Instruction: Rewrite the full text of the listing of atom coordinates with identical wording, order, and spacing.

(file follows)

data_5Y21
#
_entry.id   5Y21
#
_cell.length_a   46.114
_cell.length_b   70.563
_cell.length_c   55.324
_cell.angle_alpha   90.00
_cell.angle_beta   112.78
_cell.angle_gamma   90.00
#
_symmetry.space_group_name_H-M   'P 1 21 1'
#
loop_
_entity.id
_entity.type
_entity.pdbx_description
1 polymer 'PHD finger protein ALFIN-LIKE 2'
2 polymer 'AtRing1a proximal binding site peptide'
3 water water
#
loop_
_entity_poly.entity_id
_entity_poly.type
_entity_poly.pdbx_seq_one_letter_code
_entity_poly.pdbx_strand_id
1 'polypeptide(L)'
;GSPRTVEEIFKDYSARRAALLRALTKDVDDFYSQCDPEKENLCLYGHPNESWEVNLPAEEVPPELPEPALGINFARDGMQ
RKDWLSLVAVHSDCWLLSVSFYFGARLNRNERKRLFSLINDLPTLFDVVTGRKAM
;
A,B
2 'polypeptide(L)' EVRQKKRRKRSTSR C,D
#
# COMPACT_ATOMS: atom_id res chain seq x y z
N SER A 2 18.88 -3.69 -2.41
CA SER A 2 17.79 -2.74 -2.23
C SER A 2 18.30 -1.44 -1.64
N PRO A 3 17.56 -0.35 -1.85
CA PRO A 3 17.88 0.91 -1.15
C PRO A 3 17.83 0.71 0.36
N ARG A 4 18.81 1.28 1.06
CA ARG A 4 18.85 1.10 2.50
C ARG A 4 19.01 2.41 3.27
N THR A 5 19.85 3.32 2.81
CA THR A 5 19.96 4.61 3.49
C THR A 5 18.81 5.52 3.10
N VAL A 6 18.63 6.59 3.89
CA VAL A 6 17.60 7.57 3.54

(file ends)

data_5Y21
#
_entry.id   5Y21
#
_cell.length_a   46.114
_cell.length_b   70.563
_cell.length_c   55.324
_cell.angle_alpha   90.00
_cell.angle_beta   112.78
_cell.angle_gamma   90.00
#
_symmetry.space_group_name_H-M   'P 1 21 1'
#
loop_
_entity.id
_entity.type
_entity.pdbx_description
1 polymer 'PHD finger protein ALFIN-LIKE 2'
2 polymer 'AtRing1a proximal binding site peptide'
3 water water
#
loop_
_entity_poly.entity_id
_entity_poly.type
_entity_poly.pdbx_seq_one_letter_code
_entity_poly.pdbx_strand_id
1 'polypeptide(L)'
;GSPRTVEEIFKDYSARRAALLRALTKDVDDFYSQCDPEKENLCLYGHPNESWEVNLPAEEVPPELPEPALGINFARDGMQ
RKDWLSLVAVHSDCWLLSVSFYFGARLNRNERKRLFSLINDLPTLFDVVTGRKAM
;
A,B
2 'polypeptide(L)' EVRQKKRRKRSTSR C,D
#
# COMPACT_ATOMS: atom_id res chain seq x y z
N SER A 2 18.88 -3.69 -2.41
CA SER A 2 17.79 -2.74 -2.23
C SER A 2 18.30 -1.44 -1.64
N PRO A 3 17.56 -0.35 -1.85
CA PRO A 3 17.88 0.91 -1.15
C PRO A 3 17.83 0.71 0.36
N ARG A 4 18.81 1.28 1.06
CA ARG A 4 18.85 1.10 2.50
C ARG A 4 19.01 2.41 3.27
N THR A 5 19.85 3.32 2.81
CA THR A 5 19.96 4.61 3.49
C THR A 5 18.81 5.52 3.10
N VAL A 6 18.63 6.59 3.89
CA VAL A 6 17.60 7.57 3.54